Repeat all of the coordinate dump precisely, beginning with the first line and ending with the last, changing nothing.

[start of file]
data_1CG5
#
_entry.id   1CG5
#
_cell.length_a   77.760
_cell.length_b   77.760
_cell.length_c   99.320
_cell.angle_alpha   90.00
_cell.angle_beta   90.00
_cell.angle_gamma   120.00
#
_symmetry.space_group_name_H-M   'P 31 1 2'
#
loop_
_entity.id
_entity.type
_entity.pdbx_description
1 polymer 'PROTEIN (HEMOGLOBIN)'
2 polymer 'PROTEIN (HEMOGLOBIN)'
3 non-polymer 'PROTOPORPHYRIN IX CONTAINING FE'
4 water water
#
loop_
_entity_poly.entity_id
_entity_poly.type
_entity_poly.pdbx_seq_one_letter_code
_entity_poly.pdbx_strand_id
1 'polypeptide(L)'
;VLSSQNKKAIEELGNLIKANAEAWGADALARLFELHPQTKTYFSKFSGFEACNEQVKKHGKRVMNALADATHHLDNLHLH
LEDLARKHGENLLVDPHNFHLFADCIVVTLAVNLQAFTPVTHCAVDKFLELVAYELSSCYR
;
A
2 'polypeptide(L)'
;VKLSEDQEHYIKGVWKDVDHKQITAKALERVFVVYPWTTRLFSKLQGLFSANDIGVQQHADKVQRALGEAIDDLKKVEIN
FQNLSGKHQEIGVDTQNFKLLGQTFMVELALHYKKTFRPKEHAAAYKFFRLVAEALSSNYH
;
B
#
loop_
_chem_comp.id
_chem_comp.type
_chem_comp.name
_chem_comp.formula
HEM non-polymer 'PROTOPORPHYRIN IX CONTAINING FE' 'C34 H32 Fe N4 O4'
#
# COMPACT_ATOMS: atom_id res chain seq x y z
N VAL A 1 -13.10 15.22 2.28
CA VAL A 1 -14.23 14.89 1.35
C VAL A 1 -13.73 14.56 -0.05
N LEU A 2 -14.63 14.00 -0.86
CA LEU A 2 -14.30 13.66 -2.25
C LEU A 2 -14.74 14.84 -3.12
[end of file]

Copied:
data_1CG5
#
_entry.id   1CG5
#
_cell.length_a   77.760
_cell.length_b   77.760
_cell.length_c   99.320
_cell.angle_alpha   90.00
_cell.angle_beta   90.00
_cell.angle_gamma   120.00
#
_symmetry.space_group_name_H-M   'P 31 1 2'
#
loop_
_entity.id
_entity.type
_entity.pdbx_description
1 polymer 'PROTEIN (HEMOGLOBIN)'
2 polymer 'PROTEIN (HEMOGLOBIN)'
3 non-polymer 'PROTOPORPHYRIN IX CONTAINING FE'
4 water water
#
loop_
_entity_poly.entity_id
_entity_poly.type
_entity_poly.pdbx_seq_one_letter_code
_entity_poly.pdbx_strand_id
1 'polypeptide(L)'
;VLSSQNKKAIEELGNLIKANAEAWGADALARLFELHPQTKTYFSKFSGFEACNEQVKKHGKRVMNALADATHHLDNLHLH
LEDLARKHGENLLVDPHNFHLFADCIVVTLAVNLQAFTPVTHCAVDKFLELVAYELSSCYR
;
A
2 'polypeptide(L)'
;VKLSEDQEHYIKGVWKDVDHKQITAKALERVFVVYPWTTRLFSKLQGLFSANDIGVQQHADKVQRALGEAIDDLKKVEIN
FQNLSGKHQEIGVDTQNFKLLGQTFMVELALHYKKTFRPKEHAAAYKFFRLVAEALSSNYH
;
B
#
loop_
_chem_comp.id
_chem_comp.type
_chem_comp.name
_chem_comp.formula
HEM non-polymer 'PROTOPORPHYRIN IX CONTAINING FE' 'C34 H32 Fe N4 O4'
#
# COMPACT_ATOMS: atom_id res chain seq x y z
N VAL A 1 -13.10 15.22 2.28
CA VAL A 1 -14.23 14.89 1.35
C VAL A 1 -13.73 14.56 -0.05
N LEU A 2 -14.63 14.00 -0.86
CA LEU A 2 -14.30 13.66 -2.25
C LEU A 2 -14.74 14.84 -3.12